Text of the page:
About This Blog

Including my content from SQLBlog.com and some from SQLPerformance.com
Showing posts with label Trace Flags. Show all posts
Showing posts with label Trace Flags. Show all posts

Friday 31 May 2024

Impossible Execution Plan Timings

Erik Darling (@erikdarlingdata) shared an interesting SQL Server execution plan with me recently. The demo script is at the end of this article.

The important section is shown below: 

Impossible timings?






The Gather Streams operator appears to execute for less time (2.16s) than the Sort operator below it (5.431s). This seems impossible on the face of it. 

The Parallelism (Gather Streams) operator runs in row mode (as always), while the Sort and Hash Match (Inner Join) operators both run in batch mode. This mixed mode plan adds a little complexity to interpreting plan timings because: 
  • A batch mode operator reports CPU and elapsed times for that operator alone 
  • A row mode operator reports times for itself and all its children 
I've written about those aspects before in Understanding Execution Plan Operator Timings, which also covers a confusing situation that can arise in exclusively row mode parallel plans.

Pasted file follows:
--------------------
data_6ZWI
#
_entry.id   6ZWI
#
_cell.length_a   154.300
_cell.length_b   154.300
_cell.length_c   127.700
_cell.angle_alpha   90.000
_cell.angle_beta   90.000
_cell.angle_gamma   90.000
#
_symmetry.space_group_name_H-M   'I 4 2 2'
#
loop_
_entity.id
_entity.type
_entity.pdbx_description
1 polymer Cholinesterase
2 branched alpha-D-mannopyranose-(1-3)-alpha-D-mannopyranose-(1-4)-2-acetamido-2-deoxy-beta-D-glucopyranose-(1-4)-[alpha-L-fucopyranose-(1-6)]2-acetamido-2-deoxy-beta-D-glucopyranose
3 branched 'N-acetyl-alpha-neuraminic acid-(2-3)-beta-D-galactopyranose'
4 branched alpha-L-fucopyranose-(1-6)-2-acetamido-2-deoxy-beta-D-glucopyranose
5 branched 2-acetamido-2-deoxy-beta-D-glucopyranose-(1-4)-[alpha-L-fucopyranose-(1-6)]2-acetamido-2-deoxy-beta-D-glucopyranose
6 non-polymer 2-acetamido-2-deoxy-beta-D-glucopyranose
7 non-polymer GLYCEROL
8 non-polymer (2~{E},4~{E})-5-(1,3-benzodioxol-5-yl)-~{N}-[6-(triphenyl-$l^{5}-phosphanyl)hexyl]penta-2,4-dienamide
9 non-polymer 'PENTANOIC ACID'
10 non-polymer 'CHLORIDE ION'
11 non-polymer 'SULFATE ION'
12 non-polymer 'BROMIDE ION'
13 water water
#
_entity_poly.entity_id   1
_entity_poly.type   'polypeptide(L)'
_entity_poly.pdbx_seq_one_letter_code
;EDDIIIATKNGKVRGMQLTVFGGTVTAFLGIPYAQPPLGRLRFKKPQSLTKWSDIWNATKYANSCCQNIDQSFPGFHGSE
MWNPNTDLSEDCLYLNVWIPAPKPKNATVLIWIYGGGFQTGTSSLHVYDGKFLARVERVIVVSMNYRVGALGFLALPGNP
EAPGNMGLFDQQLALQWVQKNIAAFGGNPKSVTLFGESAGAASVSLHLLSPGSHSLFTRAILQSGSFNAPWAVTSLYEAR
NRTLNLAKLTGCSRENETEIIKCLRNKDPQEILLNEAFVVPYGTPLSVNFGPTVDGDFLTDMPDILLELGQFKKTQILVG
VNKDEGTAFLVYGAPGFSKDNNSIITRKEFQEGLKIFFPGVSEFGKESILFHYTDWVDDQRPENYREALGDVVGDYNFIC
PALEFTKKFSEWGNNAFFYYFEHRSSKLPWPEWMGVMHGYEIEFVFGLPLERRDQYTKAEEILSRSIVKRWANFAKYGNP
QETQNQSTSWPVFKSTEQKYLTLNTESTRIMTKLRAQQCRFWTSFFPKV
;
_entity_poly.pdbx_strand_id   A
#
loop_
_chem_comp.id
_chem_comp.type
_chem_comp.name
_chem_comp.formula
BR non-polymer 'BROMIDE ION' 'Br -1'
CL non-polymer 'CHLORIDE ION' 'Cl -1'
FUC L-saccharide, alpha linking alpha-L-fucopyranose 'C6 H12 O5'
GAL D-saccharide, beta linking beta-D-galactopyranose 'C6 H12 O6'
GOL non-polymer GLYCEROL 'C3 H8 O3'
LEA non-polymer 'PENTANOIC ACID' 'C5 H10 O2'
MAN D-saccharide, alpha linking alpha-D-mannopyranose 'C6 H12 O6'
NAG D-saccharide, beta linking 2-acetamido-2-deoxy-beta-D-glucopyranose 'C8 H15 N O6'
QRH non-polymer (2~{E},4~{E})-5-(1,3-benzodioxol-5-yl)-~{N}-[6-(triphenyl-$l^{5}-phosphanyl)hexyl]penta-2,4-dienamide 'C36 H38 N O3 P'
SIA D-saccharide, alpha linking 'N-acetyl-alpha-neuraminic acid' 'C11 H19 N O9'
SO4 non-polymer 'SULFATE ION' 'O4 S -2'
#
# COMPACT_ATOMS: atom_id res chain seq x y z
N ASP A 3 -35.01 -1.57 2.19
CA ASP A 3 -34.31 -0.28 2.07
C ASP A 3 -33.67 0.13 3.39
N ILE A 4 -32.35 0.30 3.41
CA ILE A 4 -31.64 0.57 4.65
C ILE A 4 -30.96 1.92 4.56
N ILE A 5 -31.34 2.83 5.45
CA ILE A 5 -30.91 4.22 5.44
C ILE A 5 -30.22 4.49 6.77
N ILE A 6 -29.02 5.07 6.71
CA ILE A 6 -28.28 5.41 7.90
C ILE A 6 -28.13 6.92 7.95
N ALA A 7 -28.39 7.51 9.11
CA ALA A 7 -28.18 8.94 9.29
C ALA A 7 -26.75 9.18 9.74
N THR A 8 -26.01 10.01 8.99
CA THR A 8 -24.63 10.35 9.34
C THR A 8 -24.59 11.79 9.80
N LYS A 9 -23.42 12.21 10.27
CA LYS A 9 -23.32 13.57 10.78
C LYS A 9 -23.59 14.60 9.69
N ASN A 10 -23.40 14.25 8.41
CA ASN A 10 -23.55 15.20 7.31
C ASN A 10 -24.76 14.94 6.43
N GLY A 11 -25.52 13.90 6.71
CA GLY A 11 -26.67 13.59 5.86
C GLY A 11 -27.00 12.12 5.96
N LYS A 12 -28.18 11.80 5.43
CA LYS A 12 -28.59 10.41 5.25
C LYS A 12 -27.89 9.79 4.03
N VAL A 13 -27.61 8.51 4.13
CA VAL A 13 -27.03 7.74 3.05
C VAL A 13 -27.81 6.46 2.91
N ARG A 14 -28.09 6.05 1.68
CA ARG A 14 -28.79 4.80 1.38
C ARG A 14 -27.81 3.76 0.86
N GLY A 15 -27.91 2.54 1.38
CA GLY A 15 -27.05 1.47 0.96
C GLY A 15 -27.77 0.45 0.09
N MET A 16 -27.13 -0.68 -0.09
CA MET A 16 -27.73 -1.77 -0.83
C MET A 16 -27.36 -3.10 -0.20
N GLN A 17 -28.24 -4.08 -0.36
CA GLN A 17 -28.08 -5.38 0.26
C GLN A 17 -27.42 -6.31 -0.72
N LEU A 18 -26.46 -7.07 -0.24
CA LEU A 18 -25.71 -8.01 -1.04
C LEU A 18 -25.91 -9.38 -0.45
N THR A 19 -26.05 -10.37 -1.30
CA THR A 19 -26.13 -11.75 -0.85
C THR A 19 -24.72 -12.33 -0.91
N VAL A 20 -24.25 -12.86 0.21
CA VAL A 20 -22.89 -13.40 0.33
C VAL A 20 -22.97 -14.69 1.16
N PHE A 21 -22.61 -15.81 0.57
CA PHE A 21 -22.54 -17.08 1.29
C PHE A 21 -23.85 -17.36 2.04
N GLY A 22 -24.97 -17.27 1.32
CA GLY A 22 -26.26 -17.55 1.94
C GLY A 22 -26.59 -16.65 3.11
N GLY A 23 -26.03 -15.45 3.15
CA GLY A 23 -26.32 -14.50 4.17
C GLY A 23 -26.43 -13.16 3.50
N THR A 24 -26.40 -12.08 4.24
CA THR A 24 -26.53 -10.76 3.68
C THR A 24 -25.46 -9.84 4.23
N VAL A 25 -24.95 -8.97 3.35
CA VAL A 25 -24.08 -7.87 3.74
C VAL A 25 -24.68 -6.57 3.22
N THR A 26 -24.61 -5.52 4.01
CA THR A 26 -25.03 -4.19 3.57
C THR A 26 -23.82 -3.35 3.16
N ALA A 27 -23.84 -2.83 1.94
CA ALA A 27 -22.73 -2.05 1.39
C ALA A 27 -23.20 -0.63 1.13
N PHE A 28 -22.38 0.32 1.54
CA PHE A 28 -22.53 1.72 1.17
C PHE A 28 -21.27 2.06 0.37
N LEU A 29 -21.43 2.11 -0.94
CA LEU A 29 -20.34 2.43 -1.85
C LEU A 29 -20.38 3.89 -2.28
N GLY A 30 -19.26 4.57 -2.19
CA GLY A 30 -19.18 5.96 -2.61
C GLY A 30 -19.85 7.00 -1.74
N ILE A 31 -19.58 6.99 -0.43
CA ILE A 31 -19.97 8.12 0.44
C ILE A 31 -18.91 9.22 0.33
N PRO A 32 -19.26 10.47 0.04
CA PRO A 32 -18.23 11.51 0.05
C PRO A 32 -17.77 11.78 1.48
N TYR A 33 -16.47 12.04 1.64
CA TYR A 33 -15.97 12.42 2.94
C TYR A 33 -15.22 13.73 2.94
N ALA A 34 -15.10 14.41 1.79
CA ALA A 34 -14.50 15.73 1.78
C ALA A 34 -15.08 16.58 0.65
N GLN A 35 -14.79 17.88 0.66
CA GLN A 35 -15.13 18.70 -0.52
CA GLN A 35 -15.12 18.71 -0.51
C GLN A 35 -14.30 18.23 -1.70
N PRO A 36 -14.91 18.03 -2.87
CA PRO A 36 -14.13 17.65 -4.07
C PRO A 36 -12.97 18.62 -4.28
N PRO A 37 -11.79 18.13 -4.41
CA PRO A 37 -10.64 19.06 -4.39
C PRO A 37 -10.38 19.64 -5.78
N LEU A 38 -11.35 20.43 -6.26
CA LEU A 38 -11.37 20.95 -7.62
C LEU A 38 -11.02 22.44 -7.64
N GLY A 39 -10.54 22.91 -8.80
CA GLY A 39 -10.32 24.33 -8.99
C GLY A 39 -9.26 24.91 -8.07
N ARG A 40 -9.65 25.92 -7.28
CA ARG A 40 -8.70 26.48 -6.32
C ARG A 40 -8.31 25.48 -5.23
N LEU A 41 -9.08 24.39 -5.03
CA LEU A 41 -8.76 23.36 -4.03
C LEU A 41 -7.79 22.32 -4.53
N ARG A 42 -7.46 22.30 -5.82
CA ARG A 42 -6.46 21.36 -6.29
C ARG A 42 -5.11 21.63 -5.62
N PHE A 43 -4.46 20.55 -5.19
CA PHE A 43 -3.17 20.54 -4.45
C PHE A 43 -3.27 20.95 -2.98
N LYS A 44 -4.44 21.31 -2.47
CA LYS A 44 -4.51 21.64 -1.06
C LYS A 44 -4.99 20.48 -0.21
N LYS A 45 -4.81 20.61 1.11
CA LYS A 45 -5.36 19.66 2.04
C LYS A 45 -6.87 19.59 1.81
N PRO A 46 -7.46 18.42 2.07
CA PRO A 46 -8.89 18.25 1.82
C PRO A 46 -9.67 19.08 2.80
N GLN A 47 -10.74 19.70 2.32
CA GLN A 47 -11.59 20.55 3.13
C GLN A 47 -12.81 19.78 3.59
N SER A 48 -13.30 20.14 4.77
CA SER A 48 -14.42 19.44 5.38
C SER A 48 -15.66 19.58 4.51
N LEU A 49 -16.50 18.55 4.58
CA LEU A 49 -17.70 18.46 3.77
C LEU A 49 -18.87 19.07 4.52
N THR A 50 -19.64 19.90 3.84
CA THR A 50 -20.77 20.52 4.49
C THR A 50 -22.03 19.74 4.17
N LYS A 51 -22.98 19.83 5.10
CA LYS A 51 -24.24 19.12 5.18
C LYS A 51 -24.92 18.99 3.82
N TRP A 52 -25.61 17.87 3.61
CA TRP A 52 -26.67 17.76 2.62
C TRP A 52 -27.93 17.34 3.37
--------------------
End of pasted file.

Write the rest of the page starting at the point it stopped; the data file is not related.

I showed a hidden option to make all operators report only their individual times in More Consistent Execution Plan Timings in SQL Server 2022. That feature isn't complete yet, so the results aren't perfect, and it's not documented or supported.

I mention all that in case you are interested in the background. None of the foregoing explains what we see in this mixed mode plan. The row mode Gather Streams elapsed time ought to include its children. The batch mode Sort should just be reporting its own elapsed time. With that understanding in mind, there's no way the Sort could run for longer than the Gather Streams. What's going on here?

Friday 17 November 2023

Setting a Fixed Size for Transaction Log Virtual Log Files (VLFs)

Setting a Fixed Size for Transaction Log VLFs